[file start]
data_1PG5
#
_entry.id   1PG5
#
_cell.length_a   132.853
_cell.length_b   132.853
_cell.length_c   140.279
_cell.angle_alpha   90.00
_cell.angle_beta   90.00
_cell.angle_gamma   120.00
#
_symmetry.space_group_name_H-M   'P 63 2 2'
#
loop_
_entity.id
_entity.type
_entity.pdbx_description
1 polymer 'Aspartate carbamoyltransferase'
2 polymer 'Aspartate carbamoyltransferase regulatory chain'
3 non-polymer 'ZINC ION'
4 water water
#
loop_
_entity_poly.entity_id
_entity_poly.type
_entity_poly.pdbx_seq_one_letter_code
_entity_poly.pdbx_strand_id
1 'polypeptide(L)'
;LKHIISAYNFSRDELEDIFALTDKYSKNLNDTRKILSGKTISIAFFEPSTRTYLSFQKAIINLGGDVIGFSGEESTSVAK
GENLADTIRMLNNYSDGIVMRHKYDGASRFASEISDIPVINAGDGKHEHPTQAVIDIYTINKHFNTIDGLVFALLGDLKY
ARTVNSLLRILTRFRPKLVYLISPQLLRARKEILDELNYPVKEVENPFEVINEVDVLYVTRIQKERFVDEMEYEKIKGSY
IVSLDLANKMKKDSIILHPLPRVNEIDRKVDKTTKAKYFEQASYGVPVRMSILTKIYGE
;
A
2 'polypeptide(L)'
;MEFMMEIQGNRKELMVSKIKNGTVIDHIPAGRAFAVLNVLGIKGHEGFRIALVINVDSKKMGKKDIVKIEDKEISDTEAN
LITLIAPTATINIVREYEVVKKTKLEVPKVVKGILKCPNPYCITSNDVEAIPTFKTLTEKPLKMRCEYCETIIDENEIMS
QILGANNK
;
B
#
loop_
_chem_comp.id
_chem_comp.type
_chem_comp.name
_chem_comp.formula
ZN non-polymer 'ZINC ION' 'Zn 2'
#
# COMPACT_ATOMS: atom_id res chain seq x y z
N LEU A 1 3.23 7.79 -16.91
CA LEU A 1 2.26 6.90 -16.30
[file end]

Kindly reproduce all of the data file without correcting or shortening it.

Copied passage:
data_1PG5
#
_entry.id   1PG5
#
_cell.length_a   132.853
_cell.length_b   132.853
_cell.length_c   140.279
_cell.angle_alpha   90.00
_cell.angle_beta   90.00
_cell.angle_gamma   120.00
#
_symmetry.space_group_name_H-M   'P 63 2 2'
#
loop_
_entity.id
_entity.type
_entity.pdbx_description
1 polymer 'Aspartate carbamoyltransferase'
2 polymer 'Aspartate carbamoyltransferase regulatory chain'
3 non-polymer 'ZINC ION'
4 water water
#
loop_
_entity_poly.entity_id
_entity_poly.type
_entity_poly.pdbx_seq_one_letter_code
_entity_poly.pdbx_strand_id
1 'polypeptide(L)'
;LKHIISAYNFSRDELEDIFALTDKYSKNLNDTRKILSGKTISIAFFEPSTRTYLSFQKAIINLGGDVIGFSGEESTSVAK
GENLADTIRMLNNYSDGIVMRHKYDGASRFASEISDIPVINAGDGKHEHPTQAVIDIYTINKHFNTIDGLVFALLGDLKY
ARTVNSLLRILTRFRPKLVYLISPQLLRARKEILDELNYPVKEVENPFEVINEVDVLYVTRIQKERFVDEMEYEKIKGSY
IVSLDLANKMKKDSIILHPLPRVNEIDRKVDKTTKAKYFEQASYGVPVRMSILTKIYGE
;
A
2 'polypeptide(L)'
;MEFMMEIQGNRKELMVSKIKNGTVIDHIPAGRAFAVLNVLGIKGHEGFRIALVINVDSKKMGKKDIVKIEDKEISDTEAN
LITLIAPTATINIVREYEVVKKTKLEVPKVVKGILKCPNPYCITSNDVEAIPTFKTLTEKPLKMRCEYCETIIDENEIMS
QILGANNK
;
B
#
loop_
_chem_comp.id
_chem_comp.type
_chem_comp.name
_chem_comp.formula
ZN non-polymer 'ZINC ION' 'Zn 2'
#
# COMPACT_ATOMS: atom_id res chain seq x y z
N LEU A 1 3.23 7.79 -16.91
CA LEU A 1 2.26 6.90 -16.30